14 Query Optimization
The McGraw Hill Companies, 2001
Summary
query optimizer to recognize when a materialized view can be used to speed up a query Replacing a use of a materialized view by the view de nition: Suppose a materialized view v = r 1 s is available, but without any index on it, and a user submits a query A=10 (v) Suppose also that s has an index on the common attribute B, and r has an index on attribute A The best plan for this query may be to replace v by r 1 s, which can lead to the query plan A=10 (r) 1 s; the selection and join can be performed ef ciently by using the indices on rA and sB, respectively In contrast, evaluating the selection directly on v may require a full scan of v, which may be more expensive The bibliographical notes give pointers to research showing how to ef ciently perform query optimization with materialized views Another related optimization problem is that of materialized view selection, namely, What is the best set of views to materialize This decision must be made on the basis of the system workload, which is a sequence of queries and updates that re ects the typical load on the system One simple criterion would be to select a set of materialized views that minimizes the overall execution time of the workload of queries and updates, including the time taken to maintain the materialized views Database administrators usually modify this criterion to take into account the importance of different queries and updates: Fast response may be required for some queries and updates, but a slow response may be acceptable for others Indices are just like materialized views, in that they too are derived data, can speed up queries, and may slow down updates Thus, the problem of index selection is closely related, to that of materialized view selection, although it is simpler We examine these issues in more detail in Sections 2125 and 2126 Some database systems, such as Microsoft SQL Server 75, and the RedBrick Data Warehouse from Informix, provide tools to help the database administrator with index and materialized view selection These tools examine the history of queries and updates, and suggest indices and views to be materialized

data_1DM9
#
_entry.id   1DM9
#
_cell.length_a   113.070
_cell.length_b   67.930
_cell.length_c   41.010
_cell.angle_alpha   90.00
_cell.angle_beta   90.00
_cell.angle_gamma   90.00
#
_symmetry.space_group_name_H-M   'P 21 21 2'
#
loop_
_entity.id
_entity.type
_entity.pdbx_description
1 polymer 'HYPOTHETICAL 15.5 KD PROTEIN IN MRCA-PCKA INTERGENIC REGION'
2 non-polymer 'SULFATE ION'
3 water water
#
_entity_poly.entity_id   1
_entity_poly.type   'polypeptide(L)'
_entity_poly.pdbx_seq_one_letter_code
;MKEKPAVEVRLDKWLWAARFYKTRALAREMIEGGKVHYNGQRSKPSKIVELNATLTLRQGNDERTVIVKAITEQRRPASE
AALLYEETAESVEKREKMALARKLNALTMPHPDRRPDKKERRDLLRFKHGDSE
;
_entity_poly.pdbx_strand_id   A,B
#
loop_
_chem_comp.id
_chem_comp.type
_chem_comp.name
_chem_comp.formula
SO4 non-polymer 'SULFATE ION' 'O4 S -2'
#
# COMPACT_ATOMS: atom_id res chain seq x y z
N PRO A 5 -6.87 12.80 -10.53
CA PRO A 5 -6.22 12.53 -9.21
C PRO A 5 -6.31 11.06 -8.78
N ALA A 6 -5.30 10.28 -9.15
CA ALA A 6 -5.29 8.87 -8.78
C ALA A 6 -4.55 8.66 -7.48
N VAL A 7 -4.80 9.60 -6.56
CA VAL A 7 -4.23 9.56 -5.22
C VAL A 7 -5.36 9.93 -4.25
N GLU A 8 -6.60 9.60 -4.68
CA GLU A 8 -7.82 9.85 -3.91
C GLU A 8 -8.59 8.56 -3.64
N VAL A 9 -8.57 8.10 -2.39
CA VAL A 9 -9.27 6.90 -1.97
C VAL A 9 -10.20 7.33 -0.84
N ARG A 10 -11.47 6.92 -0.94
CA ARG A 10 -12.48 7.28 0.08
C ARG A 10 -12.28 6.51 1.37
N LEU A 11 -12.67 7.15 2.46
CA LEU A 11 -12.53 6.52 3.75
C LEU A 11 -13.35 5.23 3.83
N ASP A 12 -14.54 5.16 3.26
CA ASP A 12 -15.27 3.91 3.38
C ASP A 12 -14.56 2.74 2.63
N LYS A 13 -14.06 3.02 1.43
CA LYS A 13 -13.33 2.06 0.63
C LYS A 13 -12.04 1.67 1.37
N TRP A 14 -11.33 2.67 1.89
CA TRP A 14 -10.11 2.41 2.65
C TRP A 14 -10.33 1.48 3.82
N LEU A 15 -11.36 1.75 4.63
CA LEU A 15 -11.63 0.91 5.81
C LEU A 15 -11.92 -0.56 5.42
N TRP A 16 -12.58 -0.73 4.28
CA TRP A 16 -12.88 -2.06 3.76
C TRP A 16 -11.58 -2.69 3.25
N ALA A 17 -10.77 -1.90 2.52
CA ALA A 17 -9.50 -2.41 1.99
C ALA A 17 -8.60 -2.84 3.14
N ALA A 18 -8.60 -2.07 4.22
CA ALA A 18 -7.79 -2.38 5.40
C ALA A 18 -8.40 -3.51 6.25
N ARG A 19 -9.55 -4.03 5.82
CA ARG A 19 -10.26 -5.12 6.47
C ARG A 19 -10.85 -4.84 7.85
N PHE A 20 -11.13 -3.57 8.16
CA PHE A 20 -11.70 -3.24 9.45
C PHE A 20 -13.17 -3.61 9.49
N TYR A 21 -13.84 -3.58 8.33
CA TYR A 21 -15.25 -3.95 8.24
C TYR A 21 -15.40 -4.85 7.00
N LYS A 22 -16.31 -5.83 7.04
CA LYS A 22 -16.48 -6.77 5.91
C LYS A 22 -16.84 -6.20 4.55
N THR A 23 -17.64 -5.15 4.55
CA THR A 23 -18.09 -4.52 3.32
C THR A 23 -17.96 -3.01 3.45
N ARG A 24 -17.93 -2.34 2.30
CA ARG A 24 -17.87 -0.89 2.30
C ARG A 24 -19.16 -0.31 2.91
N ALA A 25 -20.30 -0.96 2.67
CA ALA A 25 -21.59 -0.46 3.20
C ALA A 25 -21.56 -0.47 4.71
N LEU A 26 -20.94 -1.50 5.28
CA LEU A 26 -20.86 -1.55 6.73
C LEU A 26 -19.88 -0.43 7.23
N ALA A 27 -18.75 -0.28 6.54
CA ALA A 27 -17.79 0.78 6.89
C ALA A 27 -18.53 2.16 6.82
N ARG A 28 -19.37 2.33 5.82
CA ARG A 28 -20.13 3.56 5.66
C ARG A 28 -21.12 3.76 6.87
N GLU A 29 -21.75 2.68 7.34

146 Summary
Given a query, there are generally a variety of methods for computing the answer It is the responsibility of the system to transform the query as entered by the user into an equivalent query that can be computed more ef ciently The process of nding a good strategy for processing a query, is called query optimization The evaluation of complex queries involves many accesses to disk Since the transfer of data from disk is slow relative to the speed of main memory and the CPU of the computer system, it is worthwhile to allocate a considerable amount of processing to choose a method that minimizes disk accesses The strategy that the database system chooses for evaluating an operation depends on the size of each relation and on the distribution of values within